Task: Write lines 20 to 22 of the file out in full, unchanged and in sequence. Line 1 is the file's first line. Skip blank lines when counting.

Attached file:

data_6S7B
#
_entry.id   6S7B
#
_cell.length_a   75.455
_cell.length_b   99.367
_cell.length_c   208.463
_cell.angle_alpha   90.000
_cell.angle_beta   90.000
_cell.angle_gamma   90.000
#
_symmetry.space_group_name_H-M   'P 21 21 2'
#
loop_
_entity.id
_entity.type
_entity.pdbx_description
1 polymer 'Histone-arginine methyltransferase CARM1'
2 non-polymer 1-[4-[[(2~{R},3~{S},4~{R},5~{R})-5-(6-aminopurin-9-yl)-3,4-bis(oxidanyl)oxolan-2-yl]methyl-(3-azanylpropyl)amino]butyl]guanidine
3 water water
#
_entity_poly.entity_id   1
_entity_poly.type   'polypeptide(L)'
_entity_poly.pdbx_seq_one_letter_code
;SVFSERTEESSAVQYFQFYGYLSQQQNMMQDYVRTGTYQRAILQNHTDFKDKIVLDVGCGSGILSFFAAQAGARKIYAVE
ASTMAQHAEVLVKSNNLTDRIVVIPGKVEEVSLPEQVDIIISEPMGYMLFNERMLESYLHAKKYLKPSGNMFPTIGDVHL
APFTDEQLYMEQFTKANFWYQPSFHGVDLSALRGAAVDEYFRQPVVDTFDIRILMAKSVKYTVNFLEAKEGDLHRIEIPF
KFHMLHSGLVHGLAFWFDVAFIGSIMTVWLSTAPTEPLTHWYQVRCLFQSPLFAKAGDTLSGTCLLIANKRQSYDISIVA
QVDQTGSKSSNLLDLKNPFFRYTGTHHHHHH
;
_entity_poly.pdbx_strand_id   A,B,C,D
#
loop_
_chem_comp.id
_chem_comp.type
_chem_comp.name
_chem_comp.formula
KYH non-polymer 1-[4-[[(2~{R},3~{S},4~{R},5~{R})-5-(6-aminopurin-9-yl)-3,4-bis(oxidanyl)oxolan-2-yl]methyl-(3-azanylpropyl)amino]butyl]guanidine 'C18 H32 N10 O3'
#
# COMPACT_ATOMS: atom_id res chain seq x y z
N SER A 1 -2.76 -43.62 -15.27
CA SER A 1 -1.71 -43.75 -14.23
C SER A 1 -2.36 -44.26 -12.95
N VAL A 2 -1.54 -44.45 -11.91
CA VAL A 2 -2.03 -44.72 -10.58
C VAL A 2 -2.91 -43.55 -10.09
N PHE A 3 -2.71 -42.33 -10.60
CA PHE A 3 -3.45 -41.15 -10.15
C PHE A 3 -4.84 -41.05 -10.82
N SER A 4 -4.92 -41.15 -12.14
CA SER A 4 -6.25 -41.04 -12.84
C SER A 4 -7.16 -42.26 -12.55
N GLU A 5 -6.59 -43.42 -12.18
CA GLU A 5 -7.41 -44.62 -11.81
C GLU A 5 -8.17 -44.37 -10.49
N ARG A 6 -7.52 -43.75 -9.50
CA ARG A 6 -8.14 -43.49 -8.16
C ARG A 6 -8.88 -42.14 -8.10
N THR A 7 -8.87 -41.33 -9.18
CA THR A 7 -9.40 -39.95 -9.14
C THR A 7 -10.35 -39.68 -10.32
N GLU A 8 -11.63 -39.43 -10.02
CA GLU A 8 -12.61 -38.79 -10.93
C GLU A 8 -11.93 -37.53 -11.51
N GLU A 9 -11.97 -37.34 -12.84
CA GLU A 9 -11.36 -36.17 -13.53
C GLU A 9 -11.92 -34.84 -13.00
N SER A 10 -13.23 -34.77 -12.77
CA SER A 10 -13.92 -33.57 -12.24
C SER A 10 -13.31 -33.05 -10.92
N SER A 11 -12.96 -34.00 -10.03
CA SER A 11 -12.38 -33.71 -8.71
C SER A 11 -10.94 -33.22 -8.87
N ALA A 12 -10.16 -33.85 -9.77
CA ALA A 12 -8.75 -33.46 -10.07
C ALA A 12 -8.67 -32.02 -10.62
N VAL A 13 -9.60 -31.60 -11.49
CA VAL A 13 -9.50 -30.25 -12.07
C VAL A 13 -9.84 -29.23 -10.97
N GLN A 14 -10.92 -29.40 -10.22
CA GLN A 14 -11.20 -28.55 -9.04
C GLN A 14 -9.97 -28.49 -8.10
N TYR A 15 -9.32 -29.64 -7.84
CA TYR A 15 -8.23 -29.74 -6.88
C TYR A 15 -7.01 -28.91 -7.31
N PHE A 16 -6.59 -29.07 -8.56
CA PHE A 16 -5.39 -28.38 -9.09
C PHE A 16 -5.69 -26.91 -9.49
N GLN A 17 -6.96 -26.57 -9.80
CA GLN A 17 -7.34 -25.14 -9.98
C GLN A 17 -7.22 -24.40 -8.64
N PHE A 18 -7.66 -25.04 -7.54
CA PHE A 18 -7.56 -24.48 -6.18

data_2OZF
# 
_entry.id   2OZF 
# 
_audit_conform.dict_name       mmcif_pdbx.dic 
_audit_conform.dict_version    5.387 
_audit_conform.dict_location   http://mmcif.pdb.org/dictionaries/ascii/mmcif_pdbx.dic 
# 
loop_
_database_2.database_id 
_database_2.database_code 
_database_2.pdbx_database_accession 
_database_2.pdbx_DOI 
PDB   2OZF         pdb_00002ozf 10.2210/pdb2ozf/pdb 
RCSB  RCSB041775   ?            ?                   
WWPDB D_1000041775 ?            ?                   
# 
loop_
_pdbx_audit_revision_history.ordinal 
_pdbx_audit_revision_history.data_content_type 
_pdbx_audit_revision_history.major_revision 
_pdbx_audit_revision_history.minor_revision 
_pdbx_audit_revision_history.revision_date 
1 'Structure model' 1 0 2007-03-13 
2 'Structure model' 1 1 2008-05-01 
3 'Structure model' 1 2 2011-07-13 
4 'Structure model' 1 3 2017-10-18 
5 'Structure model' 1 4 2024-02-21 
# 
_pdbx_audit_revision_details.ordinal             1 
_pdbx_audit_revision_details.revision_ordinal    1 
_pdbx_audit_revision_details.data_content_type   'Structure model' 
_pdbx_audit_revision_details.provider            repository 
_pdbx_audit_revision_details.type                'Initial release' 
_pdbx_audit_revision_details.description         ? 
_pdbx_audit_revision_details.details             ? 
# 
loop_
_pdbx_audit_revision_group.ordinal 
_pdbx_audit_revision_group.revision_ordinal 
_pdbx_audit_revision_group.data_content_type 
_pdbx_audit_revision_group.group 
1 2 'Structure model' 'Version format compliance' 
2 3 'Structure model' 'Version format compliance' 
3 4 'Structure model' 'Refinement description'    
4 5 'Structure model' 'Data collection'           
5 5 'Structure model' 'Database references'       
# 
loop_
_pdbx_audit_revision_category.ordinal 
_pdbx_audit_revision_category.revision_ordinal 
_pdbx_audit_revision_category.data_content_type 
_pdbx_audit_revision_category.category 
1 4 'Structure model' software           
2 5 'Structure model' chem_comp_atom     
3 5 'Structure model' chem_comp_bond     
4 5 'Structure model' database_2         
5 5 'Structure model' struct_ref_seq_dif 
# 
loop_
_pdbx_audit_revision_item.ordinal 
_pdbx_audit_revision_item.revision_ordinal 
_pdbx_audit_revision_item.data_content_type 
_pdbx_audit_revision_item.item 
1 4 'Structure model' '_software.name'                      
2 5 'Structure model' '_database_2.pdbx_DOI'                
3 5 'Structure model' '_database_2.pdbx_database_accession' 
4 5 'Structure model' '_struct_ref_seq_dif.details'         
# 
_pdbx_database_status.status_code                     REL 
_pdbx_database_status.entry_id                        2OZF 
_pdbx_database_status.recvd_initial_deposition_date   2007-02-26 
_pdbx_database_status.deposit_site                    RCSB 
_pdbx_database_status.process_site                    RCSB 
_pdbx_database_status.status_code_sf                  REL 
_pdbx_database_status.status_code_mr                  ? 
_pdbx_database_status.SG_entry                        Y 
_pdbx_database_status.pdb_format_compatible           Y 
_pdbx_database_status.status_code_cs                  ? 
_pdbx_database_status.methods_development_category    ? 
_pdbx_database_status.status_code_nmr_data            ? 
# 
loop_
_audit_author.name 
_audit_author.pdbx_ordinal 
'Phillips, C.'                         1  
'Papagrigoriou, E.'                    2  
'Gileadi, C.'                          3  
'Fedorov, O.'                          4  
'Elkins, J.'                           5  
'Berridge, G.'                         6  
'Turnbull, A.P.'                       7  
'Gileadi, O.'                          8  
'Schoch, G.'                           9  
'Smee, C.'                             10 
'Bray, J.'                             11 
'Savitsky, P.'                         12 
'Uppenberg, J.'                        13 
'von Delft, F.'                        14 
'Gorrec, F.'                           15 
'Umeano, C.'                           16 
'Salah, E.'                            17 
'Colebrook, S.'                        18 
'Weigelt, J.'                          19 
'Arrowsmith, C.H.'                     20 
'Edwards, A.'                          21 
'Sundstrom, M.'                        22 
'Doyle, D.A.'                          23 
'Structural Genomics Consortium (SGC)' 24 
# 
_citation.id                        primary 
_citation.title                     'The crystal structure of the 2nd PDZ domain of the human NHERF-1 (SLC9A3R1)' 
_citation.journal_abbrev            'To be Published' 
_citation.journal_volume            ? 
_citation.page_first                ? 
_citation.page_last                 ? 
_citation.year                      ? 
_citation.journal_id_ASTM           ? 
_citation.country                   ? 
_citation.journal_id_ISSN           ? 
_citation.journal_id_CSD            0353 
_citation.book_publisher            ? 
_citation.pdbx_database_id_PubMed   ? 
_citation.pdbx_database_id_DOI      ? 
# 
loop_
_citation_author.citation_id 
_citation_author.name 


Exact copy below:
3 water water
#
_entity_poly.entity_id   1